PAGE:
Social Exchange TheoryPeter Blau“The Structure of Social Associations” • History: 1. Rose up in the 60’s as another response to functionalist theory 2. Blau rejects Parsons contention that individual value systems are responsible for human behavior 3. Describes a four step sequence which leads from interpersonal exchange to determination of status and power to legitimation and organization to opposition and social change.
Social Exchange Theory • The main principle of the theory is that people carry out their social interaction in the very same way that businesses carry out economic exchange. • People make decisions about whether or not to engage in social interaction with someone on the basis of the judged value (or desirability) of that interaction.
Interaction Value • The value of any social interact is determined by the persons mental calculation (cognitive calculus) of the costs and rewards. • Value = Anticipated Rewards – Expected Costs • Mini-max Principle maintains that people will join groups that provide them with the maximum number of valued rewards while incurring the fewest numbers of costs.
Comparison Levels Determine Group Membership Operates on two interrelated levels comparison level: • The comparison level refers to the standard by which the individual evaluates group membership. • The CL is the lowest level of reward acceptable for the person. • The CL is determined by assessing all the known costs and rewards incurred with the membership. • The alternative comparison level (AC) refers to the comparison of one specific group to other available groups. • The AC is really the best rewards available to someone given the available alternatives. • The AC is the main factor determining group membership. • The CL is the main factor determining satisfaction with group membership.
Social Attraction • The main force that draws people together is social attraction • Associations (institutions) which can offer rewards are highly attractive • Rewards strengthen social ties inadequate rewards deteriorate social ties • Two basic types of reward • Extrinsic • Intrinsic
Association and Interaction • Social Interaction develops initially in social groups (People attracted by rewards) • Emergent social groups • Established groups • Blau distinguishes small groups from large collective organizations • In small groups face to face interaction occurs between most members • In large face to face is rare and therefore the scheme of behaviorist theory does not apply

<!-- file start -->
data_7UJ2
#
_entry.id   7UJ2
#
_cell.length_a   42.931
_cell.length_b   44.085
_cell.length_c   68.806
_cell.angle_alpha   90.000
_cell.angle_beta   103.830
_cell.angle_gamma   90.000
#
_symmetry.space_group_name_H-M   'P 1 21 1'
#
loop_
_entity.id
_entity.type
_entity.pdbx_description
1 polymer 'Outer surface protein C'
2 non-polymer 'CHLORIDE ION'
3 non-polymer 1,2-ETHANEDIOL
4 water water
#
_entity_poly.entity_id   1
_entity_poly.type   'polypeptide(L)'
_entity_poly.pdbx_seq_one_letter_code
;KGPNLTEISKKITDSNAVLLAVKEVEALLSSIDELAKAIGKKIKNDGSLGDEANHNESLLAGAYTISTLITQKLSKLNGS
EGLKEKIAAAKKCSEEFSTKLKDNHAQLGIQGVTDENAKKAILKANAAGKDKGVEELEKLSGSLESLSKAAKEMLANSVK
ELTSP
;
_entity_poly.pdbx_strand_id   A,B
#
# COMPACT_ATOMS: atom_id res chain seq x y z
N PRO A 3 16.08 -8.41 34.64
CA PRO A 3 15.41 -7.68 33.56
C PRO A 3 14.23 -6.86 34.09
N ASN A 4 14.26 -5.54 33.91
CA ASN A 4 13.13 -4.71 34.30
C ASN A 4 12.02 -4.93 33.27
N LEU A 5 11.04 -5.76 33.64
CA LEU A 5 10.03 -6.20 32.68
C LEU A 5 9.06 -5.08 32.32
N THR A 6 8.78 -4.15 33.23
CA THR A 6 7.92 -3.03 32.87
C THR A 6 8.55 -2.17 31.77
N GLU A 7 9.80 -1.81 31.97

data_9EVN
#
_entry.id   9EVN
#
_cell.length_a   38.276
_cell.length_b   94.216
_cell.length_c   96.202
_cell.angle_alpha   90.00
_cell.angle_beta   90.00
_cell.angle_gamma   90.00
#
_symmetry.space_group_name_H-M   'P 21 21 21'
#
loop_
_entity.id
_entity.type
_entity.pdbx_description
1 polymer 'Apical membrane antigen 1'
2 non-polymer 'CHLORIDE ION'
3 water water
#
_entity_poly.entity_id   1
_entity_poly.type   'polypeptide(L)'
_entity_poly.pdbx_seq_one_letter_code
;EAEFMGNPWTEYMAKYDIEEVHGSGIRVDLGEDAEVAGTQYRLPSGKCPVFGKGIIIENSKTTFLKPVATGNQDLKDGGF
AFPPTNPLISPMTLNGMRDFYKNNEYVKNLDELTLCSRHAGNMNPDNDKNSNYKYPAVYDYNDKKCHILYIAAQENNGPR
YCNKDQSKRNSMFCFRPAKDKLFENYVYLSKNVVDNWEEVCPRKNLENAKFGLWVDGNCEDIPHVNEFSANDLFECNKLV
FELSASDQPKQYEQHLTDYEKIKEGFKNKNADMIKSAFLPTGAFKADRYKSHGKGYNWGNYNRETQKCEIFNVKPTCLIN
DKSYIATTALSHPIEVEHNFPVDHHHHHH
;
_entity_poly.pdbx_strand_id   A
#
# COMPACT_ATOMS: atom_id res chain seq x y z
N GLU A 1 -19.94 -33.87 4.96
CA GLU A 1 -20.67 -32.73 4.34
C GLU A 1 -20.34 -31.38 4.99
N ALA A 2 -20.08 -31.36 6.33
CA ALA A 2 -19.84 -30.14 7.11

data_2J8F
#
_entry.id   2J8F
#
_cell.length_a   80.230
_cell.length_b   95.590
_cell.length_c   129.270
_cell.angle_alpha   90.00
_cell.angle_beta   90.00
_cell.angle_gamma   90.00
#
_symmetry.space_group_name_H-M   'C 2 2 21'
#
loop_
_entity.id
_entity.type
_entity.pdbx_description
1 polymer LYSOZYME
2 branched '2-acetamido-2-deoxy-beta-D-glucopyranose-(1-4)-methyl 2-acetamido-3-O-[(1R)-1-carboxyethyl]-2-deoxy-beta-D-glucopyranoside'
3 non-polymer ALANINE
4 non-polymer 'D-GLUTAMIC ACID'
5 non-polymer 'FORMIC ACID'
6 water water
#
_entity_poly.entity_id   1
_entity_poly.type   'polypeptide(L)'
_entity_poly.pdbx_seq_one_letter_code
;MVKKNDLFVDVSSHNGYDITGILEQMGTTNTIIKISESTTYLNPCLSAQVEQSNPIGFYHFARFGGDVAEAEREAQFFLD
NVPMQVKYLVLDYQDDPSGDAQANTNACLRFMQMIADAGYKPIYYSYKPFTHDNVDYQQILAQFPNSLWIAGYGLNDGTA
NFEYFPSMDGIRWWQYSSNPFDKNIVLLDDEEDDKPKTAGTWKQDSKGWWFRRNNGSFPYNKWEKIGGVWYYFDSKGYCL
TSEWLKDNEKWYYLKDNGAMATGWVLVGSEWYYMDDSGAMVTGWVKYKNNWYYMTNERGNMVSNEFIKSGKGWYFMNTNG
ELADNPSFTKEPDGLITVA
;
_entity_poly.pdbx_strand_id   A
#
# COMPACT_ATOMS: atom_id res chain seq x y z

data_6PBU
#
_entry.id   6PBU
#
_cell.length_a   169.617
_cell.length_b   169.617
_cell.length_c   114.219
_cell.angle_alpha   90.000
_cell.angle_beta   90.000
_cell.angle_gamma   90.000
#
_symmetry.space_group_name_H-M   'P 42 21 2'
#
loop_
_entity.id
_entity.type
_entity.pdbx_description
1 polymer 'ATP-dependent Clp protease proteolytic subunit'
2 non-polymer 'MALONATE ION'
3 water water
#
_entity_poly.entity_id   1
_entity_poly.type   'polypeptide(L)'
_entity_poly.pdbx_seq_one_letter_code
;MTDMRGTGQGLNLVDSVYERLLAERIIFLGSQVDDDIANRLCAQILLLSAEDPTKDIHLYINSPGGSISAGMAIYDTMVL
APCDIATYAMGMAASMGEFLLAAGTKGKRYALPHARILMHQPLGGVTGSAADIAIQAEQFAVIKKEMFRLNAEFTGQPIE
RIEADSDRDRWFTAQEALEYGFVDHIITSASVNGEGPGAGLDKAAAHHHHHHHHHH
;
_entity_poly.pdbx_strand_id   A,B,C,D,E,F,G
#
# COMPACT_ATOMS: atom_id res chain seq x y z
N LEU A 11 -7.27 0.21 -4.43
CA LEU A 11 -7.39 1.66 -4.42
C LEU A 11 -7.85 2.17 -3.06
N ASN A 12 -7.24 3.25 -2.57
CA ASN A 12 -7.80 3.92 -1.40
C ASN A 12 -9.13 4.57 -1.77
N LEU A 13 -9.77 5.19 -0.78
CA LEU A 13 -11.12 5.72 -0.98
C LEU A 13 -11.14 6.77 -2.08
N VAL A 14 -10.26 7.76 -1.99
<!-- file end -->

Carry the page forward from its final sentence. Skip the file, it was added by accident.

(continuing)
The Structure of Social Associations • Central Tasks of Sociology: • The analysis of social association • The governing processes • The forms of association • The purpose of studying face to face interactions • The foundation for understanding the social structures
Social Forces • Exchange Transactions • Power Relations • Reciprocity implies the existence of balancing forces that promote equilibrium, • The simultaneous existence of exchange and power forces produce imbalance in social life • The resulting dialectic between reciprocity and imbalance gives social structure their dynamic quality
The Exchange of Social Rewards • Human pleasure has its root in social life. • Love – power – wealth • Human suffering and happiness has its source in the actions of other human beings • i.e. the same human acts that cause pleasure to some cause displeasure to others, or power -> deprivation. • Social association are not zero sum games • People associate with one another because they all profit from the association – though not equally.
The Profits of Association • Some profits are intrinsic (internally rewarding) • It’s not seeing a play, but sharing the experience of seeing the play • Some are extrinsically rewarding (where some specific external profit is derived from the association) • Even altruistic behavior.
Civil Behavior • The purpose of etiquette is to prescribe approval in simulation to ensure social associations • We don’t tell the host that the party is boring • Social conventions (civil behavior) require complimentary rewards • Routinely discounted as not reflecting genuine approval • Other evidence, that does not originate in convention is looked for • do they come to other parties I throw?